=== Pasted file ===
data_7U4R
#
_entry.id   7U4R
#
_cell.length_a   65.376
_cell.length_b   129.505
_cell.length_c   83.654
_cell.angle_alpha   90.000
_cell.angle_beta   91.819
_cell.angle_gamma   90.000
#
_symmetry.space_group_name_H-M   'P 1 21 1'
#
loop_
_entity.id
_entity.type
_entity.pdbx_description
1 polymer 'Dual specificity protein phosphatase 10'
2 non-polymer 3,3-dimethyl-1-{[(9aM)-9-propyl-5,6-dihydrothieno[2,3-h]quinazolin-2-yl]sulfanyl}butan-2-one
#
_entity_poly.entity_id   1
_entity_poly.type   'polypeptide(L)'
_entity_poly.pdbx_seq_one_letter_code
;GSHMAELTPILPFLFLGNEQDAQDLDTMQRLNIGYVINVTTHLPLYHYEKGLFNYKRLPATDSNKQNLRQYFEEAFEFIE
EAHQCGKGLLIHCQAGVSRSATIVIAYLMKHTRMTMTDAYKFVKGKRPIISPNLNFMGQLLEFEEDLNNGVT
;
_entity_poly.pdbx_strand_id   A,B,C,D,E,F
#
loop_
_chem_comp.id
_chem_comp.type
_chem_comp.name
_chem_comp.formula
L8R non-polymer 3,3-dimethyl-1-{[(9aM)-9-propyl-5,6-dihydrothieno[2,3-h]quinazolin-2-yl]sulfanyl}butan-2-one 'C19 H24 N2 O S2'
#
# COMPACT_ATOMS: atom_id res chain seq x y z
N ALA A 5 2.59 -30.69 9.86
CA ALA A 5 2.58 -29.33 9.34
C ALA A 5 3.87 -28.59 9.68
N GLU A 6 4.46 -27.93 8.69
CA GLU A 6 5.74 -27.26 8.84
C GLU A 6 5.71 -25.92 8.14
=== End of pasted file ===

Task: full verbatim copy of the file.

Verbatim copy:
data_7U4R
#
_entry.id   7U4R
#
_cell.length_a   65.376
_cell.length_b   129.505
_cell.length_c   83.654
_cell.angle_alpha   90.000
_cell.angle_beta   91.819
_cell.angle_gamma   90.000
#
_symmetry.space_group_name_H-M   'P 1 21 1'
#
loop_
_entity.id
_entity.type
_entity.pdbx_description
1 polymer 'Dual specificity protein phosphatase 10'
2 non-polymer 3,3-dimethyl-1-{[(9aM)-9-propyl-5,6-dihydrothieno[2,3-h]quinazolin-2-yl]sulfanyl}butan-2-one
#
_entity_poly.entity_id   1
_entity_poly.type   'polypeptide(L)'
_entity_poly.pdbx_seq_one_letter_code
;GSHMAELTPILPFLFLGNEQDAQDLDTMQRLNIGYVINVTTHLPLYHYEKGLFNYKRLPATDSNKQNLRQYFEEAFEFIE
EAHQCGKGLLIHCQAGVSRSATIVIAYLMKHTRMTMTDAYKFVKGKRPIISPNLNFMGQLLEFEEDLNNGVT
;
_entity_poly.pdbx_strand_id   A,B,C,D,E,F
#
loop_
_chem_comp.id
_chem_comp.type
_chem_comp.name
_chem_comp.formula
L8R non-polymer 3,3-dimethyl-1-{[(9aM)-9-propyl-5,6-dihydrothieno[2,3-h]quinazolin-2-yl]sulfanyl}butan-2-one 'C19 H24 N2 O S2'
#
# COMPACT_ATOMS: atom_id res chain seq x y z
N ALA A 5 2.59 -30.69 9.86
CA ALA A 5 2.58 -29.33 9.34
C ALA A 5 3.87 -28.59 9.68
N GLU A 6 4.46 -27.93 8.69
CA GLU A 6 5.74 -27.26 8.84
C GLU A 6 5.71 -25.92 8.14